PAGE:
You're not ready to launch your business until you can explain in 20 seconds or less how it helps someone.
19 Jan, 2018ENTREPRENEUR.COM
I would argue that you should not try to start a business until you can clearly articulate how you help people in a pitch. Pitching is vital to your success so it makes sense that you need to master it before you can launch a business. Why? It forces you to focus on what you can do right now and what problem you solve in the marketplace. It’s the value of your business in just a few words.
You will need to pitch your product, idea, or service to:
Before anyone is going to do business with you, you have to get attention. A million dollar pitch is a short commercial that will attract attention and make the benefits of your company tangible to a customer. It should be 20 seconds or less and help the person take an immediate interest in what you do. It’s a simple statement with a specific goal.
If you’re saying to yourself right now that what you do is “too complicated” to put in a few words, you probably lack clarity about what you’re doing. It might also be a sign you’re only thinking about making money instead of how you can add value to others.
A lot of people cannot articulate their value in a few words.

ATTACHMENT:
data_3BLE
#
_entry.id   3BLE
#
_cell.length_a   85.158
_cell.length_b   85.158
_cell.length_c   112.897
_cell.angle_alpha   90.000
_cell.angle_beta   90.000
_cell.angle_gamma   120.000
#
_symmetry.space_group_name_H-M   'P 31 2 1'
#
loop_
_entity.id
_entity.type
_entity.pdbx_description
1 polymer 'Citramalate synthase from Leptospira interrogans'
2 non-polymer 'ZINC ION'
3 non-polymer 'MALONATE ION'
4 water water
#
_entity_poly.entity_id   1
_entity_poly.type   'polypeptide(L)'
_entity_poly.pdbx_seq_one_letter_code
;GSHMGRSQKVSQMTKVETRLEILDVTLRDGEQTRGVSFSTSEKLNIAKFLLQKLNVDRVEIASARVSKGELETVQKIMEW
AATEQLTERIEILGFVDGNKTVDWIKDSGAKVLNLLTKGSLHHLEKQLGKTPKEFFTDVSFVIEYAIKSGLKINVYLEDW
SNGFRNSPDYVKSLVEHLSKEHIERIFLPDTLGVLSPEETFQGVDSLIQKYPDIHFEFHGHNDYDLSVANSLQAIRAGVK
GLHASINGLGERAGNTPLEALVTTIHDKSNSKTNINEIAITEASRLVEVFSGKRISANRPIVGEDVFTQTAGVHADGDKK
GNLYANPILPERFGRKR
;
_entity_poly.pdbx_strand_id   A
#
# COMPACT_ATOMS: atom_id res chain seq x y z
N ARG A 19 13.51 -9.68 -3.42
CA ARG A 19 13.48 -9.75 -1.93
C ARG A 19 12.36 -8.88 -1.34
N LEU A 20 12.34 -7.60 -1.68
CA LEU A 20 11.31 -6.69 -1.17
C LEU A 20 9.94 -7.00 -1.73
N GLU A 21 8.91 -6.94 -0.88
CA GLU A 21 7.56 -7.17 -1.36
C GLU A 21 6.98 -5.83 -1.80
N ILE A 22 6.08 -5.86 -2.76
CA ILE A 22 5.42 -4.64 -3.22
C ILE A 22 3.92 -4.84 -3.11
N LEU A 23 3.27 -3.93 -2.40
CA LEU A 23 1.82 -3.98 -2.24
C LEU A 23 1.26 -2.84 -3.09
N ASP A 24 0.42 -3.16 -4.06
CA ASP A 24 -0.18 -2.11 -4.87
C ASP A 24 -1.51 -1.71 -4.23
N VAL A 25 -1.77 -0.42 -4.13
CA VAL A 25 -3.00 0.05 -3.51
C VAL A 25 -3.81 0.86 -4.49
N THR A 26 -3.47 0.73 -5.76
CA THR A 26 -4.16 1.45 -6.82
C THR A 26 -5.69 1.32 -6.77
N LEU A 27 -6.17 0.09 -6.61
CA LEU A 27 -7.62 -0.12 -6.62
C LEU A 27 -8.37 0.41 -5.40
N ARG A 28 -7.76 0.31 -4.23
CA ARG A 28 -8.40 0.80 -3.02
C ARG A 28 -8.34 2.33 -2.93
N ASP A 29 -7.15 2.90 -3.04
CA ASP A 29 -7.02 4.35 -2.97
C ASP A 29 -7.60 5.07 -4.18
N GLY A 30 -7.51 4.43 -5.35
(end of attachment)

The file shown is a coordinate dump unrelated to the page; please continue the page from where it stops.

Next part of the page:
There are so many distractions out there, so you need a well-crafted pitch to cut through all the noise. People call me all the time on my shows with long-winded explanations about their business. When you’re pitching, no one wants to hear about your company history. I don’t say that to be disrespectful, but because it’s just the truth. You have to give someone a reason to want to ask more about you -- that’s what a good pitch does. The other party knows the immediate benefit and whether it’s big enough for them to want to learn more.
Have you ever thought "I could do that too" when you hear about someone doing a particular activity to become successful? I always laugh when people tell me stories like this. Let’s agree that you can learn anything. Here’s my question: is your idea something that you could do if you learned it or is it something that you can do right now?
Before you can be successful, you have to base what you do in your reality. Ask yourself what you can do right now, not what you could do in the future. Unless you’re planning a career change, assess your income-producing skills that you currently have and center your pitch around that.
After you figure out what your skill is, you have to ask what problem it solves. If a lot of people are having the same problem then it could be a great idea for a business. Who is your audience? Who do you already know in the marketplace that already needs your product, that wants your product? Most likely it’s not going to be people around your street corner. Look for a market that already exists and see how what you do can help that market.